During the next 5 days, except for the plastic sheet on the bed that we finally convinced them we didn’t need, we fell in love with the place. We fell right in to the game the other guests were playing, musical rooms. Every time someone checked out the others would move to a better room. We only made one move from twin beds to a double.
The charm of Casa de S. Mamede extends beyond the 17th century architecture and the period furnishings. We fell in love with Conception and Lafamilie who run the front desk during the day and Fatima who served breakfast every day. (Breakfast was the only slight disappointment, puffy bread, jam and coffee. We were used to a full buffet in Scandinavia and at the Amazonian.) The real gem in the staff was Jose the night desk guy. (By the way, they pronounce it Joe Say here in Portugal.) He is a character and his Aussie brand of English is pretty easy to understand. He spent 20 years working in Australia and his ex-wife and 3 of his 5 kids still live there.
(Movie: Mamede View (0:30)
Lisbon is a great deal like San Francisco. There are 7 hills, the streets are steep and narrow and they have a bridge across the Tejo River that looks a lot like the Golden Gate Bridge. Though the weather wasn’t tropical we did get around and visit most of the important monuments and buildings. They have a transportation pass that we found to be a great value. It was good on buses, the Metro, trolleys, even the cable cars they call elevators and the elevator in the tower that they think of as the Eiffel Tower of Lisbon.
St. Georges Castelo looks down on Lisbon from the hilltop. It would have been just another castle except for Joao. He was in the courtyard playing classical guitar. The sound wafted up over the ramparts and drew us to him. A couple from South Africa rushed up and bought his CD as we approached. They had heard him and went back down the hill then decided that they had to have his music to take back home. Of course we bought one, too. He played a little classic Fado, the folk music of Portugal then suggested a restaurant and small place to go after dinner to hear good Fado.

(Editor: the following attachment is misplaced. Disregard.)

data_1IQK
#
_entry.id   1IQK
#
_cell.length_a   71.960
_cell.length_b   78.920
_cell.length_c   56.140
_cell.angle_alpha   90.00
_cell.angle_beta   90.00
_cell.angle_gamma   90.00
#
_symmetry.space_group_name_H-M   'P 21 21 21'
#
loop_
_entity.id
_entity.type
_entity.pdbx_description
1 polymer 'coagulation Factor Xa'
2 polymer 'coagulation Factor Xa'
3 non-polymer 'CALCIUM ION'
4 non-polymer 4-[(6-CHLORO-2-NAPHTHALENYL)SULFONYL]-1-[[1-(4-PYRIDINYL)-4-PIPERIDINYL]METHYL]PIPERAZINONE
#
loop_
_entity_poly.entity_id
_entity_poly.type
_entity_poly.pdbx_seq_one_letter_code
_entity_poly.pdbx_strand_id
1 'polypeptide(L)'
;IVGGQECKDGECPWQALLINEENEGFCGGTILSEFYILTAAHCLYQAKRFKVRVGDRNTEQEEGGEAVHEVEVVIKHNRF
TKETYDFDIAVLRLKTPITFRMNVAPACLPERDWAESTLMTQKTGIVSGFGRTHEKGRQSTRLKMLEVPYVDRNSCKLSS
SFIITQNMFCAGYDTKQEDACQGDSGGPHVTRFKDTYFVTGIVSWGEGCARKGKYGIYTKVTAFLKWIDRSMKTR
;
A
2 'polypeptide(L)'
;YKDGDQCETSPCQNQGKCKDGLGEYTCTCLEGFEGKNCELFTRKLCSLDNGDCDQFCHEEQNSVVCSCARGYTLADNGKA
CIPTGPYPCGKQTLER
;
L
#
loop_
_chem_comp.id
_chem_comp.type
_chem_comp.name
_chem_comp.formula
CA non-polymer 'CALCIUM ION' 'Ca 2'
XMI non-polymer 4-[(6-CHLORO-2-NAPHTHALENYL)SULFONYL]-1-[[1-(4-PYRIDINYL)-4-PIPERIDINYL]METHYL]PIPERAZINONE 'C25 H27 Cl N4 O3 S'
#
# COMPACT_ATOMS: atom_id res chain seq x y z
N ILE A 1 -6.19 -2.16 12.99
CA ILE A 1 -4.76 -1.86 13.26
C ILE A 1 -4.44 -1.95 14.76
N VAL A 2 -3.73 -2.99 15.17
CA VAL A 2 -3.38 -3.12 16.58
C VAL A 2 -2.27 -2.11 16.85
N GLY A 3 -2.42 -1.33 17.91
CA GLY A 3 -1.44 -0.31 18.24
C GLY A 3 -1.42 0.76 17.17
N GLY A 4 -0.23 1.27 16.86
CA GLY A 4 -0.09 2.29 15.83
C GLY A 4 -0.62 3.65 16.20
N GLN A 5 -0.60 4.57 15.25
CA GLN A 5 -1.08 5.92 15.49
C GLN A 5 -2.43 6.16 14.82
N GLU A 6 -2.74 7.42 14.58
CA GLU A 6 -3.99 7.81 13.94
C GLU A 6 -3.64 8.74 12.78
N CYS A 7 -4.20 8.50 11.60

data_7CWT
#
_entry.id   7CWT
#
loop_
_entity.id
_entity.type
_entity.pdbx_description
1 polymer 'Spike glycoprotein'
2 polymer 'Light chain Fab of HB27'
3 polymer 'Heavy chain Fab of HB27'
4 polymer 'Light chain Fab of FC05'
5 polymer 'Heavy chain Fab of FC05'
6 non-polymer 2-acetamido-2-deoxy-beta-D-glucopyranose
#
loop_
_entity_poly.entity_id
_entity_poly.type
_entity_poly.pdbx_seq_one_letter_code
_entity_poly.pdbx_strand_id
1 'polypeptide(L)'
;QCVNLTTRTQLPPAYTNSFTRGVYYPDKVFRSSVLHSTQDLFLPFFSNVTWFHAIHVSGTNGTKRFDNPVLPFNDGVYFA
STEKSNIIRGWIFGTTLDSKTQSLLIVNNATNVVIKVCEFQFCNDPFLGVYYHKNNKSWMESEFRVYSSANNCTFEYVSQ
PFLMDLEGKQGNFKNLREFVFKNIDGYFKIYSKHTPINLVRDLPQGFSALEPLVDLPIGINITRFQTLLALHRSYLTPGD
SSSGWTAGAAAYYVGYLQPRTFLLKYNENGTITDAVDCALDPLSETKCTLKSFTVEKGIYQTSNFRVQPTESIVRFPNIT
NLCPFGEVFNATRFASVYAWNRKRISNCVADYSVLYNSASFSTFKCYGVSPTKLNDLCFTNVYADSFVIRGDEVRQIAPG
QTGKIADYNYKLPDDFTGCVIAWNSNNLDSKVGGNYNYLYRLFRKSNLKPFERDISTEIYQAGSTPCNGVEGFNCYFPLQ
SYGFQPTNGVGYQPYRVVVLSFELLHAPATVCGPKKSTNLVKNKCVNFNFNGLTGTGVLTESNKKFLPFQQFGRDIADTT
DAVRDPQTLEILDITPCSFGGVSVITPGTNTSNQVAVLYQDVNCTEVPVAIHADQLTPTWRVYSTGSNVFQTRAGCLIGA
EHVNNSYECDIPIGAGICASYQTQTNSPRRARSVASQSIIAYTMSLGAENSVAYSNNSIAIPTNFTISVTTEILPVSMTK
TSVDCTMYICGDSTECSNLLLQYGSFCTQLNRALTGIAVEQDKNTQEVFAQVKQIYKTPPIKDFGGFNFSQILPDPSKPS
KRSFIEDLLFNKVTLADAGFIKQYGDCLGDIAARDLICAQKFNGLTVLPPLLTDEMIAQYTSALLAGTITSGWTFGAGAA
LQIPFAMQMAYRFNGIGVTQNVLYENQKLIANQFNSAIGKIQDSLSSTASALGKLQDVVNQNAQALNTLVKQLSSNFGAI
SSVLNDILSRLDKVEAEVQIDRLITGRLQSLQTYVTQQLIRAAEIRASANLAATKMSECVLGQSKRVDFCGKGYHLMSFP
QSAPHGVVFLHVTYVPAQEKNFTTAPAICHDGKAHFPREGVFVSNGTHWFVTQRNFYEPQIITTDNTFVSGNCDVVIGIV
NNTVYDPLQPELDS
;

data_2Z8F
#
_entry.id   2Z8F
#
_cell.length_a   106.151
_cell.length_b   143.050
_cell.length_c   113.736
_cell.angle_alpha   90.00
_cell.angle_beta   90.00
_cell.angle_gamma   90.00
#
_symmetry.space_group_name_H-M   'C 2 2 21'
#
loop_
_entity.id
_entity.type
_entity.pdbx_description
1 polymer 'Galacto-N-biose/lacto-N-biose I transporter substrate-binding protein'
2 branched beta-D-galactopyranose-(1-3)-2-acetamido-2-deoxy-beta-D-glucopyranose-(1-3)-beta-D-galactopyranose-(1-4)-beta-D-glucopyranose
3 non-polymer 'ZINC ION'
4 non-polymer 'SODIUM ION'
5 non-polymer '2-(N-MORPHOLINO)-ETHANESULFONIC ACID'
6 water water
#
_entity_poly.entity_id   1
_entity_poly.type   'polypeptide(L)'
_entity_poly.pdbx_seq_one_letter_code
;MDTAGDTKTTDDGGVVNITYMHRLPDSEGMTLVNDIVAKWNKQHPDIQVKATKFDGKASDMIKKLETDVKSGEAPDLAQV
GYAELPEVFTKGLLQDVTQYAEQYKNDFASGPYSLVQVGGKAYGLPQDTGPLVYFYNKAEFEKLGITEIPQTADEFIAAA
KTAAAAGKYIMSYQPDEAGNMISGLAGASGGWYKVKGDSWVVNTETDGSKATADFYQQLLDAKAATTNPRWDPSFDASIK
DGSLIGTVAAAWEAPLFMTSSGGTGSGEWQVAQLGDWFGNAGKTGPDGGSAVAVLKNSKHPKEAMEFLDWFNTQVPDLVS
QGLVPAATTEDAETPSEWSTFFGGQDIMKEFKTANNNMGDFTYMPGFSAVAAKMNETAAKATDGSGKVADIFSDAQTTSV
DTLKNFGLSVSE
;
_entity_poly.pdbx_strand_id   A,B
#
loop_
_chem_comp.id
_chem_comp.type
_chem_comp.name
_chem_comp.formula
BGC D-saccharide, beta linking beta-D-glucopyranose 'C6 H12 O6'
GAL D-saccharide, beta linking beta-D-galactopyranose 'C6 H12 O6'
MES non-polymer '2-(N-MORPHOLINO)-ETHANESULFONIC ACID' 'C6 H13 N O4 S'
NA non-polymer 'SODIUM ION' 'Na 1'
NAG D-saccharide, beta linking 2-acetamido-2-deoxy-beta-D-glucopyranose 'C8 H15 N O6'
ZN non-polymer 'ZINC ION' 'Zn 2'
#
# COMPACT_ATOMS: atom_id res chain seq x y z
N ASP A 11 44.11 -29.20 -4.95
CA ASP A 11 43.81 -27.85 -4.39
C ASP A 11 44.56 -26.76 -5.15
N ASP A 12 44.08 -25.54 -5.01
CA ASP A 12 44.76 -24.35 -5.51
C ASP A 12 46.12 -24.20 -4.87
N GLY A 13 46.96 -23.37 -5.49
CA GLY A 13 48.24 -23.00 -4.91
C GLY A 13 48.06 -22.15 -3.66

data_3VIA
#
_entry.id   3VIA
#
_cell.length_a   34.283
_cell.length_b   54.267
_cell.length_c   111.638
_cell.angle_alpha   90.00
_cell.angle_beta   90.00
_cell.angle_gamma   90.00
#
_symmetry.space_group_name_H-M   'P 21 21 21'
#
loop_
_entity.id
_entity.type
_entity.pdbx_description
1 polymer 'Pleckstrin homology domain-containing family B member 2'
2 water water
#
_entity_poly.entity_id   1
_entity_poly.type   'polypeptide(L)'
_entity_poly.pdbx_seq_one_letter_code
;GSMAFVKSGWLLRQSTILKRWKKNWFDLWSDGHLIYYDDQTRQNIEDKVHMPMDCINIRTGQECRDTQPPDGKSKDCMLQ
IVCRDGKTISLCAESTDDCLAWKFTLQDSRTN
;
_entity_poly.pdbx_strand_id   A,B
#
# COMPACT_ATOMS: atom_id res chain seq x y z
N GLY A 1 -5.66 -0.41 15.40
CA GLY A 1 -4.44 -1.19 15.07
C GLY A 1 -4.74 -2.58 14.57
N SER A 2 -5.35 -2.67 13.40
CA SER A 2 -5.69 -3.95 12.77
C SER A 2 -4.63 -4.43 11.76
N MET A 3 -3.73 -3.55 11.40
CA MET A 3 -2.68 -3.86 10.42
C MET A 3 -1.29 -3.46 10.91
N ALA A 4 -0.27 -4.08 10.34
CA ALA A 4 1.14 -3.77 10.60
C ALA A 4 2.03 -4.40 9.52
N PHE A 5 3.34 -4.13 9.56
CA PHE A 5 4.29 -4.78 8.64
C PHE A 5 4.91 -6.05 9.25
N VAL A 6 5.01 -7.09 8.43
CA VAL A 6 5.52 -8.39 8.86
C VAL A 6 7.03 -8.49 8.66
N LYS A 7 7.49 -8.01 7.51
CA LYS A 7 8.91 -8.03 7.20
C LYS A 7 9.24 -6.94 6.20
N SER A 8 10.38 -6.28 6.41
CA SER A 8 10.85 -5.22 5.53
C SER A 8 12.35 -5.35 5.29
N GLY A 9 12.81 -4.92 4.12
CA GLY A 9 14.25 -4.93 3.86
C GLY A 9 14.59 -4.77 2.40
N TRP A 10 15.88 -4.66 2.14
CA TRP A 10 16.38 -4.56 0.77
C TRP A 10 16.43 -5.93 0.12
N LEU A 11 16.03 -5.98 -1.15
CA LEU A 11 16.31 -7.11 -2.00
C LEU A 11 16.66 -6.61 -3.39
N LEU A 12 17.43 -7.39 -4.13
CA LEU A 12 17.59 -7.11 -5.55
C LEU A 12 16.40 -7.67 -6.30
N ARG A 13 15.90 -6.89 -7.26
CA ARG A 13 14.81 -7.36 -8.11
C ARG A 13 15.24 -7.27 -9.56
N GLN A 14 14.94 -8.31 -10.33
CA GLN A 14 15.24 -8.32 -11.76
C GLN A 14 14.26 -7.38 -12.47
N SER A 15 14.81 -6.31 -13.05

There was a old woman, probably about my age, sitting with her hand out begging at the gate as we exited St. George. I found her intriguing in that she looked well fed and clothed. I told Cat that she had a pretty good job, just take out her teeth and hold out her hand. I did give her an € but only because she allowed the picture. We have made it a practice not to give money to beggars. Most of the books and Tourist Offices ask that you not.
The big shopping center, Amoreiras, became our regular daily stop for inexpensive Internet and selection of wine. On our first trip I asked the guy in the wine section about an inexpensive French wine. He said, “It’s okay but isn’t that sort of a slap in the face of Portugal to come here and then drink French wine?” Of course he was right so then and there began our search for the best Portuguese wine. It was a brisk walk on dry days and a brief bus ride on the others.
There are several places near S. Mamede that we liked. Comida de Urso and Jose Leal serves typical Portuguese cuisine in an untypical way and Comida De Santo where Antonio and Flor serve terrific Brazilian favorites. Also there was a small boutique wine store just around the corner. We found it and the guy, George, another Portuguese who had worked in Australia, was great. I sneezed and he said he had the right medicine for a cold. We started calling him Doctor George.
One day we took the trolley to Belam, a nearby suburb, and strolled the streets there. I got the bikes out and used gasoline to try to clean the chain and gears. They are completely gummed up with the cold weather lube spray we were using.
Jose told us of a Food and Wine Festival in Santarem, a city north of Lisbon. It sounded like fun so we began to explore ways to get there. The train would get us there but the only return available was at 10:00 PM, past our bedtime. Jose told us we would find him easily, he would be the guy with a woman on each arm, one to drink with and one who would drive. As much as we wanted to meet him there we finally gave up, left a note for him and headed south looking for the best weather possible.
October 26-November 2, 2002
Sun and Salema